Inspired (and supplied) by the Inkenon Inc. trams that serve Prague, this project is indicative of new wave of alternatives that have become ever more popular in older, denser cities that have a storied tradition with rail but have had trouble quickly and efficiently building new heavy rail projects. Oddly enough, the project has had more than enough trouble getting off the ground, having started, switched agencies twice, been shut down, and started up yet again. The move D.C. made to dismantle its original streetcar system in 1962 now seems all the more frustrating in retrospect.
Image Source: Green Healthy Neighborhoods Plan
Farms on rooftops are cool, but what about a whole neighborhood that acts like a farm? On Chicago’s Southside, this dream is marching its way towards reality, as the City of Chicago Plan Commission gave the go ahead for the Green Healthy Neighborhoods Plan. Targeted at the city’s Engelwood, Washington Park, and Woodlawn neighborhoods, this multifaceted project will make better use of the area’s large swaths of vacant space over the course of the next two decades.
Once the epicenter of Chicago’s African American community, the area suffered from similar blight that many cities faced during the latter part of the 20th century. Today, the area is home to about 800 acres of vacant land, which is slightly larger than Central Park. Beyond the creation of bike lanes, pedestrians greenways, and urban farms, Green Healthy Neighborhoods looks to expand services similar to Growing Home, a community-based organization that helps citizens to develop skills in agricultural practices.
Image Source: CalTrans
If you thought your commute was hellish, imagine the insufferably long queues across the U.S./Mexico border. The wait times here can last several hours, and the distance traveled for most is minuscule compared to some commutes across large American metropolises. Currently, Otay Mesa and Ysidro are the only two ports of entry by road between the two nations in the San Diego-Tijuana region, though a new 2.5 mile road, State Route 11, will soon join them as early as 2017.
Unlike its two predecessors, Route 11 will charge a toll for use, thereby expecting to deter non-commercial traffic. Which is exactly what CalTrans hopes to achieve, as the current delays cost the San Diego economy to lose billions of dollars a year. To rail enthusiasts, a road might sound dull, environmentally irresponsible, and ineffective in decongesting traffic. But the cost effectiveness of the project, at $700 million, is its biggest selling point. Plus, the goal is to encourage freight, not human, mobility.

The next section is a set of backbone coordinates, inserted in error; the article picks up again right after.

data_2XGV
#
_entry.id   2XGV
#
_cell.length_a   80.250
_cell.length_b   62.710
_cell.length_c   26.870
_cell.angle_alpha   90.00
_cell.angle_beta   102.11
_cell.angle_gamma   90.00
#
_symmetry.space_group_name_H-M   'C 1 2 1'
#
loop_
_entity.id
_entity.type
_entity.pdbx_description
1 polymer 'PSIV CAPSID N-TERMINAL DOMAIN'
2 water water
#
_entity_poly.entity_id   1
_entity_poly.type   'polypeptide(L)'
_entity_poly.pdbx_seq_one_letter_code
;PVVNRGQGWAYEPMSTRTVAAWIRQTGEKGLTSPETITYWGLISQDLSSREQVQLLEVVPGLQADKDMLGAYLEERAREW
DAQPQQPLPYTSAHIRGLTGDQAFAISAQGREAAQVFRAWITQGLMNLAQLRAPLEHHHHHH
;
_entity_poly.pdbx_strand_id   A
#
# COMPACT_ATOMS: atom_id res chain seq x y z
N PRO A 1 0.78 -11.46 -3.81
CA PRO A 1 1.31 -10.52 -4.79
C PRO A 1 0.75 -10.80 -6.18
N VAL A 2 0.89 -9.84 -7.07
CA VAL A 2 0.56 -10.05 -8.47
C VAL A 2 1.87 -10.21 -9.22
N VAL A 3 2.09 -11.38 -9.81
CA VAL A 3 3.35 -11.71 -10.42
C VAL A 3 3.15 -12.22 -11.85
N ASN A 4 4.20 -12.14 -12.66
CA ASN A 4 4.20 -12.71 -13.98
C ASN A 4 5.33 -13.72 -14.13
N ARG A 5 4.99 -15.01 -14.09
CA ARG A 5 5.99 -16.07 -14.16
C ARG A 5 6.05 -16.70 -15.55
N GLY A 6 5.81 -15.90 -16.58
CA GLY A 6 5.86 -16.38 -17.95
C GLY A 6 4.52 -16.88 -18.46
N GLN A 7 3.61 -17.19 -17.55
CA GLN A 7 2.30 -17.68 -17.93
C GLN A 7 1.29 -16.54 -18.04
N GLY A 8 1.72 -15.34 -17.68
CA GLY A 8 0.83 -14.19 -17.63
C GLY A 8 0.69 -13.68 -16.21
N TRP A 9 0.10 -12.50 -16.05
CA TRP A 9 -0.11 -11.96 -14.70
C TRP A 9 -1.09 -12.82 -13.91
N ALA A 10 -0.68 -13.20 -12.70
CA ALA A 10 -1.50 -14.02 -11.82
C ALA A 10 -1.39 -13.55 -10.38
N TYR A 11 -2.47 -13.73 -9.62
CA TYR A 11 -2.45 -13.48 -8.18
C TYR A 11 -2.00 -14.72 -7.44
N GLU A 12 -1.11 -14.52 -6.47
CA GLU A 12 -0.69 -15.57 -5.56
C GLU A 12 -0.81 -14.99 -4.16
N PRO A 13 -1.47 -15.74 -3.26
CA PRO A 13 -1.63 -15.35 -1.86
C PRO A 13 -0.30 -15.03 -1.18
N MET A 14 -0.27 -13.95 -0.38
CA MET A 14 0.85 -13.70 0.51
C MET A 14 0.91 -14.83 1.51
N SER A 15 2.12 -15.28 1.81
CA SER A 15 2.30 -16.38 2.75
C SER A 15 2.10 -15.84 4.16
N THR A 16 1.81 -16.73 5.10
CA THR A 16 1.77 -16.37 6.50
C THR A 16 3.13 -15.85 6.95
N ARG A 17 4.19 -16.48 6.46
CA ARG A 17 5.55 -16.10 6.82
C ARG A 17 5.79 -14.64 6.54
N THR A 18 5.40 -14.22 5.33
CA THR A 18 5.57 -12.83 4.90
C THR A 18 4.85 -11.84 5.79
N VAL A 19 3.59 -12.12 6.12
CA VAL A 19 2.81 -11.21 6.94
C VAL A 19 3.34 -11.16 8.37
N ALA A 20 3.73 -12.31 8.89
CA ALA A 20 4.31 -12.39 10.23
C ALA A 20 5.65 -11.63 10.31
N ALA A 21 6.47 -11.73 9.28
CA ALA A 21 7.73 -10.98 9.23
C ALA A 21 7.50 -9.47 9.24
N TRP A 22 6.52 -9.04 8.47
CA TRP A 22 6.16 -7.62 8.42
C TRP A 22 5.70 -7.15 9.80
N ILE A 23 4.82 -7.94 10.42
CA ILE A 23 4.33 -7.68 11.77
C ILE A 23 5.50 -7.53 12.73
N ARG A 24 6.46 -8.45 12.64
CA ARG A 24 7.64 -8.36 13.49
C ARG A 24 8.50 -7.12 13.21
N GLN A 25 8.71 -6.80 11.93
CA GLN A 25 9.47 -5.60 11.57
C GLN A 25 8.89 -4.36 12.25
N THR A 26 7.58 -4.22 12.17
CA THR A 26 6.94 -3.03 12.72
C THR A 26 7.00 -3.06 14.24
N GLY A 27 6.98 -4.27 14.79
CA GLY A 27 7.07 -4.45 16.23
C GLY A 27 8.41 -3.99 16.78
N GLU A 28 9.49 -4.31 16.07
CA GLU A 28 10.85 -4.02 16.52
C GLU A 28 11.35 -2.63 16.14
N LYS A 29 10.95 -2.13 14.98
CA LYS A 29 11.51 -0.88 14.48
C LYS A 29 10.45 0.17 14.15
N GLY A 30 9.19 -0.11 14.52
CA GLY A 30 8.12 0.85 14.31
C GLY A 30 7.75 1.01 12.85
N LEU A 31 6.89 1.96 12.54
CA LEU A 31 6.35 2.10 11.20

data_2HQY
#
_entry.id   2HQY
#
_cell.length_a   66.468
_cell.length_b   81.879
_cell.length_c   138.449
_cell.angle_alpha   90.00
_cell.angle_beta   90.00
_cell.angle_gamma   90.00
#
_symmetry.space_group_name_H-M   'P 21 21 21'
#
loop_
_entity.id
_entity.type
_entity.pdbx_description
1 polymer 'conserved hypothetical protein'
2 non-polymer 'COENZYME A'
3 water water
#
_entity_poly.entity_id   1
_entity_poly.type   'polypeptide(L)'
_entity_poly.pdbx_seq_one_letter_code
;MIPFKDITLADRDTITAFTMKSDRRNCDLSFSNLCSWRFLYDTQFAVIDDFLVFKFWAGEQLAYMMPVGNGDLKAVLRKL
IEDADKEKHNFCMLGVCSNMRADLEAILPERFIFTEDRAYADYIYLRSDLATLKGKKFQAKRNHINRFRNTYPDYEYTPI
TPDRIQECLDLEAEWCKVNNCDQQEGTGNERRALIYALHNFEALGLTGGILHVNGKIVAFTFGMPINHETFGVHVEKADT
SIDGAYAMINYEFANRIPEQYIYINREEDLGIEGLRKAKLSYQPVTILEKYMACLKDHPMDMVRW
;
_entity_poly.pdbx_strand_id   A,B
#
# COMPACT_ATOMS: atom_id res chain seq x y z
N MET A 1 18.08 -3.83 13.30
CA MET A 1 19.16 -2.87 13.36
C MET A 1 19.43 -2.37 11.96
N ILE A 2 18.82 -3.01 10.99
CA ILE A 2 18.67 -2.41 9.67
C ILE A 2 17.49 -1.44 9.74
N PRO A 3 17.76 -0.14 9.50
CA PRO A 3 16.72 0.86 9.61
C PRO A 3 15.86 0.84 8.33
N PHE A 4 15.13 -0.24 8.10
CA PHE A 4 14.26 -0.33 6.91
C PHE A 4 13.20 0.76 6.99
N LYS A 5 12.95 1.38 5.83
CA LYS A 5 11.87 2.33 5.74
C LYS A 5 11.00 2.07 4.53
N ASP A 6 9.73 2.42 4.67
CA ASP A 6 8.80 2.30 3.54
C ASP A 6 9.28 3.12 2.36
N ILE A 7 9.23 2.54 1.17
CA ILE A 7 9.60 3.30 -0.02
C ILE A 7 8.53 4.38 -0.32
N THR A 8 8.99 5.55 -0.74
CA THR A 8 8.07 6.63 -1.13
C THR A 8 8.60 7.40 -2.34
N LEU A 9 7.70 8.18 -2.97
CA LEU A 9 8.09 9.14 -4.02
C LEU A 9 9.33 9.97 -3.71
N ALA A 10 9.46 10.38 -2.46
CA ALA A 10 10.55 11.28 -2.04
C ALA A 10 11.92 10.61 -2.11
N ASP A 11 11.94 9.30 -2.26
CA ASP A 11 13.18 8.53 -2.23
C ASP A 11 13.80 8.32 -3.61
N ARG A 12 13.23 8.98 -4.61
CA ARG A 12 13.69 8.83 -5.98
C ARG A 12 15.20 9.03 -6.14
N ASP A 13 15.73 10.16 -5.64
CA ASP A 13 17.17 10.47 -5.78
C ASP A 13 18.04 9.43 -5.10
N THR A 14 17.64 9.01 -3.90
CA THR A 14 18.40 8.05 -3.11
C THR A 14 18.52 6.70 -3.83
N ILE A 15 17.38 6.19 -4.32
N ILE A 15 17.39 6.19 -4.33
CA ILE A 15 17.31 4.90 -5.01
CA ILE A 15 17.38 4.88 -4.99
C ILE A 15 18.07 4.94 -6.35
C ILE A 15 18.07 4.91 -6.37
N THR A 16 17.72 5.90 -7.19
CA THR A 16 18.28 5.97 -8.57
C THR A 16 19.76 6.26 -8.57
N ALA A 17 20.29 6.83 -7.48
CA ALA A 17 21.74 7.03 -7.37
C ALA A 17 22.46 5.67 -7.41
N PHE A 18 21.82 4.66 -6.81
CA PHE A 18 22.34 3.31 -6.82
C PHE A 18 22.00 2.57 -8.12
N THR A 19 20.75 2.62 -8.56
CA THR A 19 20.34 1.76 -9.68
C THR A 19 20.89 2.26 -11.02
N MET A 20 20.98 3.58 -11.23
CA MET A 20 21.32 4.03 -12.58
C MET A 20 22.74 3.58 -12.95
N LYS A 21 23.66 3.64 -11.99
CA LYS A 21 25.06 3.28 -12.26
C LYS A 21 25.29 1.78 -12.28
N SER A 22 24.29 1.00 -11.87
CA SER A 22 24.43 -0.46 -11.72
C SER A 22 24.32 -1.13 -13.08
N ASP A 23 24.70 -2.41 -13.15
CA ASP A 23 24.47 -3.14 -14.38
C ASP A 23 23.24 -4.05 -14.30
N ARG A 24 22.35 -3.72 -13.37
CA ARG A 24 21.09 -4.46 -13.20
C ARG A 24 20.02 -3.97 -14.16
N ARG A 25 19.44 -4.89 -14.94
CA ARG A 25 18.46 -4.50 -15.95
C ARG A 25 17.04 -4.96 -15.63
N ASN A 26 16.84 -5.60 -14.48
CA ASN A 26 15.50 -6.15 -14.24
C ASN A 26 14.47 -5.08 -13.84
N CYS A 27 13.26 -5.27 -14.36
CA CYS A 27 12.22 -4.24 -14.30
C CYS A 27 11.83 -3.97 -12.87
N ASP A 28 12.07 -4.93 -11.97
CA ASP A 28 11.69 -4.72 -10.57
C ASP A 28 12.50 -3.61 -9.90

Image Source: Wikimedia Commons by FEMA Photo Library
Daring to challenge common conceptions of “green space” is Judge Ed Emmett of Houston and his plan to convert the old Astrodome from a sporting facility to a full-fledged indoor park. This project bares all the markings of a logistical nightmare, resurrecting memories of a sporting facility with lighting so dim that the original grass died and was replaced by a medium you might have come to know today as astroturf.
Scoffed at by some as impractical and bizarre, supporters point an exemplary finger at Ski Dubai, an indoor skiing facility that is as exuberant as it seems out of place with the environment outside. While no concrete plans or timetable yet exist, this proposal has gained considerable traction and is considered a last resort for the dome’s future.
The building itself is owned by a sporting team–the Houston Texans–that have moved on to a newer facility. At the same time, voters repealed a $217 million bond issue to convert the facility into a convention center last year, a clear indicator that the public is showing increased interest in utilizing the facility for its original purpose: to provide outdoor activities in a climate-controlled environment as an alternative to Houston’s brutal climate. A successful iteration of an indoor park project such as this could reimagine what can be done in indoor spaces around the world.
Image Source: LRT in Buffalo
We think of urban design progress in egalitarian, inventive ways that would make Jane Jacobs proud–but Buffalo’s pedestrian mall seems to drop the ball on that one. An acute indicator of the city around it, the mall is increasingly barren and void of life. Unlike its Minneapolis counterpart, the mall does not benefit from a nearby public space that is used well.
Although city officials are similarly looking to make the mall disappear, they plan on adopting a more literal approach by replacing the mall with an automotive transit corridor. Their rationale is to (hopefully) increase private investment in Buffalo’s heart by way of dedicated bike lanes and more easily accessible light rail stations. And the pedestrian functions of the corridor won’t disappear entirely, they will simply be scaled back to proportionally compliment the other traffic movements.
Image Source: Philadelphia2035
Philadelphia is a city that is holding itself captive, and its 2035 Plan hopes to set it free. While real estate values, retail and leisure amenities, and tourism thrives in Center City, the fringes of this Manhattanized core reveal a metropolis that is crumbling away nearly everywhere else. For a city that hasn’t caught a break since it lost a bid for the 1976 World’s Fair, Philadelphia2035 looks to overall the city’s zoning codes, which were mostly recently set in the 1960s.
The Plan is broken down into two phases, the first a city-wide initiative that looks to capitalize on the Delaware Valley’s thriving suburban economy as whole. Secondly, the Plan addresses the specific needs and goals of the city’s 18 neighborhood areas. Philadelphia has garnered the nickname “Bostroit” in recent years, a telling sign as teeters in two directions. One threatens to bring the city to its knees, the other looks to the optimism of rejuvenations seen in other Northeast metropolises with a vibrant sense of human capital. Philadelphia2035 will stop at nothing to sway its fortunes in the latter direction.